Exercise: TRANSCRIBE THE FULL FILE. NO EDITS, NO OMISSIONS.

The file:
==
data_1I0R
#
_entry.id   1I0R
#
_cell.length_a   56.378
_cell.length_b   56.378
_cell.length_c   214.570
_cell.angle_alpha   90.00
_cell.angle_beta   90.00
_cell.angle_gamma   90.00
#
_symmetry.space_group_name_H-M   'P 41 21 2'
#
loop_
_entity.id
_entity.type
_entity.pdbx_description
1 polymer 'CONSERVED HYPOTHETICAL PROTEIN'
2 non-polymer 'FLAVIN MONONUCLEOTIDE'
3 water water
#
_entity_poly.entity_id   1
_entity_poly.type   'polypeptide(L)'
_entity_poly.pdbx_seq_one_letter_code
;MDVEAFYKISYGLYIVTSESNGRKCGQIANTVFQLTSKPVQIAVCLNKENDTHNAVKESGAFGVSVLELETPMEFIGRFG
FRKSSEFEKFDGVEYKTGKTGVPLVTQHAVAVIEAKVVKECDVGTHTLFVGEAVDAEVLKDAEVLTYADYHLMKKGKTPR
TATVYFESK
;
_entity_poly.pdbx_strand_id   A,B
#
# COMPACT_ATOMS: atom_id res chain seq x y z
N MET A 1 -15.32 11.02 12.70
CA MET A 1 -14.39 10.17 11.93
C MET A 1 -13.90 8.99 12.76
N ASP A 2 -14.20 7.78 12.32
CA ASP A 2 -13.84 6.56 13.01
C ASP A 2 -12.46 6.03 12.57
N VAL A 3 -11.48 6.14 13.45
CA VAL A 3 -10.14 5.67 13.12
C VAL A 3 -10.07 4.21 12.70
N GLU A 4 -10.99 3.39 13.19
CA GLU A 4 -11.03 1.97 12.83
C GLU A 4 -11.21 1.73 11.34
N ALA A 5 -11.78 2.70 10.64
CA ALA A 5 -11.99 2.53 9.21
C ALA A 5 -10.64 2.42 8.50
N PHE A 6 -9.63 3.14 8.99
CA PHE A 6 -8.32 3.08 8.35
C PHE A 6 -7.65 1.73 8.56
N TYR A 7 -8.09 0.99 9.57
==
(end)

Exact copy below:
data_1I0R
#
_entry.id   1I0R
#
_cell.length_a   56.378
_cell.length_b   56.378
_cell.length_c   214.570
_cell.angle_alpha   90.00
_cell.angle_beta   90.00
_cell.angle_gamma   90.00
#
_symmetry.space_group_name_H-M   'P 41 21 2'
#
loop_
_entity.id
_entity.type
_entity.pdbx_description
1 polymer 'CONSERVED HYPOTHETICAL PROTEIN'
2 non-polymer 'FLAVIN MONONUCLEOTIDE'
3 water water
#
_entity_poly.entity_id   1
_entity_poly.type   'polypeptide(L)'
_entity_poly.pdbx_seq_one_letter_code
;MDVEAFYKISYGLYIVTSESNGRKCGQIANTVFQLTSKPVQIAVCLNKENDTHNAVKESGAFGVSVLELETPMEFIGRFG
FRKSSEFEKFDGVEYKTGKTGVPLVTQHAVAVIEAKVVKECDVGTHTLFVGEAVDAEVLKDAEVLTYADYHLMKKGKTPR
TATVYFESK
;
_entity_poly.pdbx_strand_id   A,B
#
# COMPACT_ATOMS: atom_id res chain seq x y z
N MET A 1 -15.32 11.02 12.70
CA MET A 1 -14.39 10.17 11.93
C MET A 1 -13.90 8.99 12.76
N ASP A 2 -14.20 7.78 12.32
CA ASP A 2 -13.84 6.56 13.01
C ASP A 2 -12.46 6.03 12.57
N VAL A 3 -11.48 6.14 13.45
CA VAL A 3 -10.14 5.67 13.12
C VAL A 3 -10.07 4.21 12.70
N GLU A 4 -10.99 3.39 13.19
CA GLU A 4 -11.03 1.97 12.83
C GLU A 4 -11.21 1.73 11.34
N ALA A 5 -11.78 2.70 10.64
CA ALA A 5 -11.99 2.53 9.21
C ALA A 5 -10.64 2.42 8.50
N PHE A 6 -9.63 3.14 8.99
CA PHE A 6 -8.32 3.08 8.35
C PHE A 6 -7.65 1.73 8.56
N TYR A 7 -8.09 0.99 9.57